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State Assembly Bill Would Close Public Lands Loopholes


The California State Assembly has approved legislation that would reinforce restrictions on use of public waterfront land by private parties. The bill was drafted in response to development along San Diego's waterfront. KPBS Reporter Ed Joyce has more.

Public Trust Lands are areas set aside for public uses.

In the case of the San Diego waterfront the uses would include fishing, boating and tourism.

But San Diego Assemblywoman Lori Saldana says loopholes have allowed private use of these lands which are prohibited by the state constitution.
Saldana: We revisited the state constitution and looked under the sections that controlled the public tidelands and determined that there were some codes that needed to be repealed.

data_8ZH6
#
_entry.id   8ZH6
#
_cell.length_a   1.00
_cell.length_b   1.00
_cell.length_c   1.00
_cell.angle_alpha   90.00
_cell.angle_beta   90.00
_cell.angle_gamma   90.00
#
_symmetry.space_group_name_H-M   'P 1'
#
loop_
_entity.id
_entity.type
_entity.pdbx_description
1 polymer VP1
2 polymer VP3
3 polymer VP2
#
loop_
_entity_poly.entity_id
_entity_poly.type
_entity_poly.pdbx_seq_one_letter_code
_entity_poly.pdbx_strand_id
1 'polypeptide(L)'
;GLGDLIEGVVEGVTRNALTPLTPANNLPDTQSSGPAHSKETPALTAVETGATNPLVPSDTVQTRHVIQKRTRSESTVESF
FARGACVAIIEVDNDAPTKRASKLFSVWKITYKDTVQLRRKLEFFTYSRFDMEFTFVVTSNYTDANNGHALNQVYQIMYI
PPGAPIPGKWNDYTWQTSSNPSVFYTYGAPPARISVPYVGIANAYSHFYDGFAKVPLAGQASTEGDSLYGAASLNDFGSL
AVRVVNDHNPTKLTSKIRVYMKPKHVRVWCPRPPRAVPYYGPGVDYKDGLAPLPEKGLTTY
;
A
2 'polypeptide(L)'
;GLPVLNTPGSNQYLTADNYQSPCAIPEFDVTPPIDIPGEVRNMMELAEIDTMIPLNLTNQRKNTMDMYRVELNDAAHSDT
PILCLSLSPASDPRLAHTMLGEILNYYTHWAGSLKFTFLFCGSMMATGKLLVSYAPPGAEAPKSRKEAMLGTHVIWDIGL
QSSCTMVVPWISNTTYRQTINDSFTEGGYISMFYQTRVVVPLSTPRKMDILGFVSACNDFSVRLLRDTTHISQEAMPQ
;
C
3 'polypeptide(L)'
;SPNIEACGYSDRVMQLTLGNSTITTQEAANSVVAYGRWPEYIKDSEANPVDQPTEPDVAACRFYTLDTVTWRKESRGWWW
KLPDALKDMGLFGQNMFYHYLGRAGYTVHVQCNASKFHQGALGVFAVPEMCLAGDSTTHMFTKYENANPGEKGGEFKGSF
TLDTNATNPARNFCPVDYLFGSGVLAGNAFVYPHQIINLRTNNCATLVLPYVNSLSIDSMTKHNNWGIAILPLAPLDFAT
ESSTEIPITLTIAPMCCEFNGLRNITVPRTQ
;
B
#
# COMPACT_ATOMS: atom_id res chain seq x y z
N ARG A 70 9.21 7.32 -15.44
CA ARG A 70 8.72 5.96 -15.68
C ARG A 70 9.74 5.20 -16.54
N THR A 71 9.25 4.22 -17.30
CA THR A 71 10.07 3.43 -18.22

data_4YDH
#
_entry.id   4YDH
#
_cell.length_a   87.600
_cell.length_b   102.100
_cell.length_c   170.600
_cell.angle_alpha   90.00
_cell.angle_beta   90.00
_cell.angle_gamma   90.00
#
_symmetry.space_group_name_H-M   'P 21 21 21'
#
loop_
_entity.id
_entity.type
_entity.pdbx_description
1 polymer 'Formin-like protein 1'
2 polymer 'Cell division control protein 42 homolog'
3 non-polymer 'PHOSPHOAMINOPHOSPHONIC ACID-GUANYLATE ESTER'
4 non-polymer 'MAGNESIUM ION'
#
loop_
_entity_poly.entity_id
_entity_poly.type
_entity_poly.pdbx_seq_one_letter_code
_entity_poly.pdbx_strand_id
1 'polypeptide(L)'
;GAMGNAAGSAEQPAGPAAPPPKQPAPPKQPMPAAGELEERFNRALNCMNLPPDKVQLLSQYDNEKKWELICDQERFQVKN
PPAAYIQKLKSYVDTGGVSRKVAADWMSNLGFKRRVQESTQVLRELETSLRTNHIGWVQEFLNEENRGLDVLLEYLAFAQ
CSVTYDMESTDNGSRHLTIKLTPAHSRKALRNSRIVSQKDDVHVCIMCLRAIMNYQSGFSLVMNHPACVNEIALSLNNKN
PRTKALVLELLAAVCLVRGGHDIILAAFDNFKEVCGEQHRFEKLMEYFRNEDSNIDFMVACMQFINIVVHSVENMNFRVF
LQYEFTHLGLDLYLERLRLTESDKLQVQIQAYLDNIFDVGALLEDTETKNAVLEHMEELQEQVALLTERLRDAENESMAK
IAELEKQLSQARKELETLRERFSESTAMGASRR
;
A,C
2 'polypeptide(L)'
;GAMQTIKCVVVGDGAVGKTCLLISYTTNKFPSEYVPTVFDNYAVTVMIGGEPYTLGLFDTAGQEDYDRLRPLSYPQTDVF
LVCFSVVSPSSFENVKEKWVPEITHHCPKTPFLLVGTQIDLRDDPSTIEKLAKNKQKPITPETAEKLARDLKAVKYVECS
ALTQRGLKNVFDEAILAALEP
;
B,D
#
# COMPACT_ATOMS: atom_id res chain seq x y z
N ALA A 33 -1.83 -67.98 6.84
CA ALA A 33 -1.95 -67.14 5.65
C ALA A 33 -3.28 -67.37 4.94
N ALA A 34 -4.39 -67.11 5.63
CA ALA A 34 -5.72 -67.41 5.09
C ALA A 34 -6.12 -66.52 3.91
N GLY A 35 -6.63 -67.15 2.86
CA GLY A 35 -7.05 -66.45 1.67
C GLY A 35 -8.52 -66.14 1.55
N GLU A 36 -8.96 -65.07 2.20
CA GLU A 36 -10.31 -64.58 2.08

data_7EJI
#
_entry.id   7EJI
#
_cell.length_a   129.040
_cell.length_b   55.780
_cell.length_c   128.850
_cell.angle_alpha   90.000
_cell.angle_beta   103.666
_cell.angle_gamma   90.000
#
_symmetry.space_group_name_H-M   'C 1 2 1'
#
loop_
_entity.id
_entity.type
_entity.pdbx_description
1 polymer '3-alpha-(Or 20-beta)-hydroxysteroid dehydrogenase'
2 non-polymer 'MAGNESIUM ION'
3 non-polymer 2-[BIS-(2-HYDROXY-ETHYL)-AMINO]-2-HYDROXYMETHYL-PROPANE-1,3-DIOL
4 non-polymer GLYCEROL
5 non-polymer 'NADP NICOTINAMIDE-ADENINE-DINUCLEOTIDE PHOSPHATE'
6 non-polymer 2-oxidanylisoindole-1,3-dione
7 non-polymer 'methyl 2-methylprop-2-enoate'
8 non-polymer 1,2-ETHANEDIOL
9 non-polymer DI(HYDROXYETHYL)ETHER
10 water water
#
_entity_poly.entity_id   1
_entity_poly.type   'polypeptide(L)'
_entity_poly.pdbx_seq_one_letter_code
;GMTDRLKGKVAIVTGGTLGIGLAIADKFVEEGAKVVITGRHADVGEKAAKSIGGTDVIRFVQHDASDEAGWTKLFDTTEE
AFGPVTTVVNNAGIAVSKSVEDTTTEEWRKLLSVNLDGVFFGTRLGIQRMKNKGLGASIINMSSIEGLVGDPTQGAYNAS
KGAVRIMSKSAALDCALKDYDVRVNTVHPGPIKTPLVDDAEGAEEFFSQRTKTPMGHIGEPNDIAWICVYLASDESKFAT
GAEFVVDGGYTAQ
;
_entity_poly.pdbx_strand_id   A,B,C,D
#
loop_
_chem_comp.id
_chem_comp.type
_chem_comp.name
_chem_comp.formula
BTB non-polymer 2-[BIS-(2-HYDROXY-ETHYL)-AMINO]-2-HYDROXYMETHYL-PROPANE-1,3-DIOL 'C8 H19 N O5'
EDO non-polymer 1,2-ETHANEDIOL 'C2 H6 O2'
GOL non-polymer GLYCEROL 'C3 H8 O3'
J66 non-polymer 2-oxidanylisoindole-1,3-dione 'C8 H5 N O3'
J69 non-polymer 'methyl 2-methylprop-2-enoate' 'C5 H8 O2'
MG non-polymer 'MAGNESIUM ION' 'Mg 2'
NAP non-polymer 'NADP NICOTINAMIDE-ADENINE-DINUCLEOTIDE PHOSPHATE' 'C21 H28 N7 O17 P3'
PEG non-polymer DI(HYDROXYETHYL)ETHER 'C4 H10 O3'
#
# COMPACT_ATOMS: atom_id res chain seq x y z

The bill would remove a statue that allowed cities to make special arrangements for public land use with the U.S. Government.

She learned of the loopholes when the Navy entered into a controversial 99-year lease in 2007 with a private developer on San Diego's waterfront.

Saldana says the bill would not affect current military operations in San Diego.

The legislation now moves to the state Senate.

Ed Joyce, KPBS News.

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